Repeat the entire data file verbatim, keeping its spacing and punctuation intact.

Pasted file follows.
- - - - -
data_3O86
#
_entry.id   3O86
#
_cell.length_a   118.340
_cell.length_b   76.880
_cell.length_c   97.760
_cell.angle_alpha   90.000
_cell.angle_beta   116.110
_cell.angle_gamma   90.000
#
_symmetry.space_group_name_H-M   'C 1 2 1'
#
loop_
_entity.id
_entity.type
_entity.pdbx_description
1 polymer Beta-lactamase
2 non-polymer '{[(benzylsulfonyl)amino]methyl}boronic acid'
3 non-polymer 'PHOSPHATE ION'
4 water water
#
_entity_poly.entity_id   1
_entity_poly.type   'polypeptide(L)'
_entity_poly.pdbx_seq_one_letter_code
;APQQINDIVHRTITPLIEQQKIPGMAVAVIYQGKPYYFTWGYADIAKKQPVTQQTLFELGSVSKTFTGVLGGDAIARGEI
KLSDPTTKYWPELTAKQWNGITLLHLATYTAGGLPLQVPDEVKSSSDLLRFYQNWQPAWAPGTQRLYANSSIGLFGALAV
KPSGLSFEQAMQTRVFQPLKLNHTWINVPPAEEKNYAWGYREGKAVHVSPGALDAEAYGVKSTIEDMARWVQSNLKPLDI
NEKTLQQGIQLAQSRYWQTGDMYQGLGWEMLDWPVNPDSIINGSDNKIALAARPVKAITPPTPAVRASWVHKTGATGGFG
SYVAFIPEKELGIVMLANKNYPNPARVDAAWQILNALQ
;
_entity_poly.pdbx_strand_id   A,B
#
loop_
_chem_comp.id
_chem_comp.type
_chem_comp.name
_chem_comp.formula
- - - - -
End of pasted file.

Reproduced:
data_3O86
#
_entry.id   3O86
#
_cell.length_a   118.340
_cell.length_b   76.880
_cell.length_c   97.760
_cell.angle_alpha   90.000
_cell.angle_beta   116.110
_cell.angle_gamma   90.000
#
_symmetry.space_group_name_H-M   'C 1 2 1'
#
loop_
_entity.id
_entity.type
_entity.pdbx_description
1 polymer Beta-lactamase
2 non-polymer '{[(benzylsulfonyl)amino]methyl}boronic acid'
3 non-polymer 'PHOSPHATE ION'
4 water water
#
_entity_poly.entity_id   1
_entity_poly.type   'polypeptide(L)'
_entity_poly.pdbx_seq_one_letter_code
;APQQINDIVHRTITPLIEQQKIPGMAVAVIYQGKPYYFTWGYADIAKKQPVTQQTLFELGSVSKTFTGVLGGDAIARGEI
KLSDPTTKYWPELTAKQWNGITLLHLATYTAGGLPLQVPDEVKSSSDLLRFYQNWQPAWAPGTQRLYANSSIGLFGALAV
KPSGLSFEQAMQTRVFQPLKLNHTWINVPPAEEKNYAWGYREGKAVHVSPGALDAEAYGVKSTIEDMARWVQSNLKPLDI
NEKTLQQGIQLAQSRYWQTGDMYQGLGWEMLDWPVNPDSIINGSDNKIALAARPVKAITPPTPAVRASWVHKTGATGGFG
SYVAFIPEKELGIVMLANKNYPNPARVDAAWQILNALQ
;
_entity_poly.pdbx_strand_id   A,B
#
loop_
_chem_comp.id
_chem_comp.type
_chem_comp.name
_chem_comp.formula